by Maiko Takada
I would like to discuss about Asian beauty by answering two questions from the discussion in class.
First, “why do Japanese cosmetic commercials use only Japanese models to represent?” According to the text book, it is common to use mixed-race models in cosmetic advertising all over Asia because such models are seen to have global appeal and inspire sales. However, why this idea does not fit in Japanese case? In my opinion, it’s because models in the cosmetic advertisement represent majority of women in the country. To increase the sales, advertisers show that how the products are effective for majority of consumers. In most of the case, models become more beautiful by using products in advertisement. And consumers who saw the advertisement would buy products because they link themselves to models and believe that they also become beautiful just like models by using products. Therefore, models need to have similar feature with consumers such as hair color, eye color, or skin color. If models have totally different feature from consumers, consumers pay attention to model’s feature rather than effect of products. For instance, if American models had big eyes in cosmetic advertisement, Japanese consumers do not think that model’s eyes became bigger because of products. Instead, consumers believe that model’s eyes are big by nature because they are American. Since there are many mixed-race people in multi-racial countries in Asia such as Philippines, Malaysia, and Singapore, mixed-race models are more acceptable than pure-race models for consumers in such countries. On the other hand, Japanese cosmetic commercials tend to use Japanese models because “pure-Japanese” are majority in Japan.
Second, “since definition of beauty has changed through out the centuries, do you think that the sense of beauty will stay light or shift to tanned?” By looking back the trend of skin color, it seems that light skin and tanned skin had been the vogue by turns. In the case of Japan, light skin had been seen as beauty in 平安 period. Since there was no electronic system in that period, women put white powder on their skin to emphasize their face in the dark. In contrast, many young people went to beach or tanning salon to get tanned because tanned skin had been seen as “cool” or “fashion” in 1980’s. However, people have noticed that sun rays cause skin cancer and started to aim being 美白 from 1990s. I personally do not want to be lighter than my natural skin color but I do care about getting damage of sun rays. Therefore, I put sunscreen on my skin every day. It seems that light skin is the main stream of definition of beautiful skin color in recent years. In the case of skin lighteners in South Africa that we learned couple weeks ago or Japanese people who get tanned to be cool has similar tendency. That is, lack of knowledge about physical effect. People aimed to get ideal skin color but did not concern about toxic chemical in skin lighting or risk of skin cancer. Since many people know that changing skin color by force is unhealthy now, I think definition of beauty would be “staying natural skin color to keep healthy skin condition”. Fading acne or freckles by using cosmetics is acceptable to stay healthy skin but I do not think people would try to change their skin color by destroying their epidermis anymore.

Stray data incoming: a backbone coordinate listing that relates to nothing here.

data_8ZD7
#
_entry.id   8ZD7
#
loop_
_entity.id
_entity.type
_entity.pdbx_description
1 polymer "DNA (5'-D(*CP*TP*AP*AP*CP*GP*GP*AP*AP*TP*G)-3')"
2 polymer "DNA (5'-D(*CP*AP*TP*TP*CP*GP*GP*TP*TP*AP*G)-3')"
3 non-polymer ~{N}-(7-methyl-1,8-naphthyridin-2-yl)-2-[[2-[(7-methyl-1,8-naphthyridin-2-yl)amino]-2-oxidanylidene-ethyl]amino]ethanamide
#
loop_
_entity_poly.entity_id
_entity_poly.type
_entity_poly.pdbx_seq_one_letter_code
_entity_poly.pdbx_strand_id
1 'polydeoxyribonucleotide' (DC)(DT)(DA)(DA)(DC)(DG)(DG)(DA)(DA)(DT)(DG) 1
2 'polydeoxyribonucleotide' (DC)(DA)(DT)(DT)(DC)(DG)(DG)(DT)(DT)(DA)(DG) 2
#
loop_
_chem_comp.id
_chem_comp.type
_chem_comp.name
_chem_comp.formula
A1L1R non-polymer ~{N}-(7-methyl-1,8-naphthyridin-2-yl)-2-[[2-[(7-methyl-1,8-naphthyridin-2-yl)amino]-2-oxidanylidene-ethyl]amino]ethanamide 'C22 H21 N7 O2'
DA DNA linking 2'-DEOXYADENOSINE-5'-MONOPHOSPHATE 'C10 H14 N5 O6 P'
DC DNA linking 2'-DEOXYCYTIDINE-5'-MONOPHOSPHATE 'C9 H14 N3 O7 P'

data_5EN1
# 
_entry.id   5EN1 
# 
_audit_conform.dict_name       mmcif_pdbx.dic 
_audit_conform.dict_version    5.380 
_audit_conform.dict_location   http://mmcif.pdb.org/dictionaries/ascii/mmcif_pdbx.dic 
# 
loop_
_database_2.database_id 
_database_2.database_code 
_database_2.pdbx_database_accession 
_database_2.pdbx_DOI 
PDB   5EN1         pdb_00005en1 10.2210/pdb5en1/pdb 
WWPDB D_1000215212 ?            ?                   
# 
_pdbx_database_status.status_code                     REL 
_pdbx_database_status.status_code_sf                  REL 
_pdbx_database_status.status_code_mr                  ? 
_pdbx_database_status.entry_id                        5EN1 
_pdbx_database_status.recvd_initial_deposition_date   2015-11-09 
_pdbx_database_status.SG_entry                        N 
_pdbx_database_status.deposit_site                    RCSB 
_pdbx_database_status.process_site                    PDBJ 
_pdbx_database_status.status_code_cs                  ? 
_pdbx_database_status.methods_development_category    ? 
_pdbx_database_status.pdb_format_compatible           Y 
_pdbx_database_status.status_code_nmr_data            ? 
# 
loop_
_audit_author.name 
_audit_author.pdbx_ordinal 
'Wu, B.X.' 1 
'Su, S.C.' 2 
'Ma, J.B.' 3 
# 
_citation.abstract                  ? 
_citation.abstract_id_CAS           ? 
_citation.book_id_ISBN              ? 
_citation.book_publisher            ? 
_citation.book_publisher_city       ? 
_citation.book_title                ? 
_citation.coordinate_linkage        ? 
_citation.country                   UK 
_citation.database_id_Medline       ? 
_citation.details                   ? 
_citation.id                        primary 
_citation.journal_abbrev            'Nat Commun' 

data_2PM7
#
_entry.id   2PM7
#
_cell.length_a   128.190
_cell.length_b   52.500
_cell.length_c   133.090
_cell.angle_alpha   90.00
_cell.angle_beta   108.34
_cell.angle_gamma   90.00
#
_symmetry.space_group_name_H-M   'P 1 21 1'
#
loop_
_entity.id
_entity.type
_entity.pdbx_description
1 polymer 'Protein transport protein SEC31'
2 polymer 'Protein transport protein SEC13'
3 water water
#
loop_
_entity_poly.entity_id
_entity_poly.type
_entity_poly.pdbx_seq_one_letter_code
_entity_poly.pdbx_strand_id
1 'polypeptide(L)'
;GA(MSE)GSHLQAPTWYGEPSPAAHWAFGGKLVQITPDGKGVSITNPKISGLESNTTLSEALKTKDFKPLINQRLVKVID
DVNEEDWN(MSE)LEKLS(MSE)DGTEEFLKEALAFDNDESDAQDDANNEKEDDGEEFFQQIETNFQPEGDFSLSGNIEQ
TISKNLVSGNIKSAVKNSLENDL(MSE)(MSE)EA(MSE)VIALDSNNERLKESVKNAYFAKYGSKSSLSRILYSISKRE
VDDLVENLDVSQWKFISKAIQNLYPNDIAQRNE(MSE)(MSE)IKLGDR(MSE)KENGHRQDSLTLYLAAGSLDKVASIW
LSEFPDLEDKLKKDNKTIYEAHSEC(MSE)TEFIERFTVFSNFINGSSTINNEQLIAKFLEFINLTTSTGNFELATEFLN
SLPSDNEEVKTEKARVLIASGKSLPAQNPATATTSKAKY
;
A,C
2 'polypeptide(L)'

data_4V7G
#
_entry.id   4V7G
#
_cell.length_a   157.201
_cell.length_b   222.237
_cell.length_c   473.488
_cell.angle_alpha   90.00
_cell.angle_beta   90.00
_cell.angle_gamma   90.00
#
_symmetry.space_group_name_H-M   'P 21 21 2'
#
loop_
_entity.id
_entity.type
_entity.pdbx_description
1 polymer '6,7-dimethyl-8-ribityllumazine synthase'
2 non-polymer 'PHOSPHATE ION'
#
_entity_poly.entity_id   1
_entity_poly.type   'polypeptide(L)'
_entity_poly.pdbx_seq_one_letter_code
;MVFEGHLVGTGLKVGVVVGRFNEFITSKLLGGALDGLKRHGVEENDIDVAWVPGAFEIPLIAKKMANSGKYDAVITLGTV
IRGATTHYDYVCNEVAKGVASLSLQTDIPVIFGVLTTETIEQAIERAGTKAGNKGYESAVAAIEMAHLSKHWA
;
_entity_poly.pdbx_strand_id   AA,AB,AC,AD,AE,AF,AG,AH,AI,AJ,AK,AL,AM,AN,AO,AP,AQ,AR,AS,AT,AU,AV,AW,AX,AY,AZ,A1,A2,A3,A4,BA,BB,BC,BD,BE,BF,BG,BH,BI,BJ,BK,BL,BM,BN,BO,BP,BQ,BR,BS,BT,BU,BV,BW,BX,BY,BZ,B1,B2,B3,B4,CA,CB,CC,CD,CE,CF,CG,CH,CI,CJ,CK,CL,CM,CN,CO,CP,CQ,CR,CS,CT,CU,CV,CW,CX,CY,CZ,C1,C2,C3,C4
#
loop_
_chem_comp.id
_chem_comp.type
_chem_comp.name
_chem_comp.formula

Do you think Japanese women use more sunscreen than people in other countries? Daily use seems quite frequent to me, especially since we spend most of our time indoors. Also, we talk about wanting our “natural” skin tone, but which tone is that? Our skin tone changes depending on our age and how much we’re in the sun.
One of the points Glenn and Rondilla make is that advertisers have used (and increased) health concerns as part of their marketing. We can see that in the changes in marketing in different countries. However, there are health risks associated with the use of sunscreens, For example, most sunscreens contain oxybenzone, which is a hormone disruptor and skin allergen. Retinyl palmitate (vitamin A) has also been linked to skin cancer. Here’s a handy guide: http://breakingnews.ewg.org/2012sunscreen/infographic/
In Japan, there is little regulation of healthcare products, so we see lots of ads for products that make claims about how the products help people lose weight, etc. How much regulation is there for skin care products?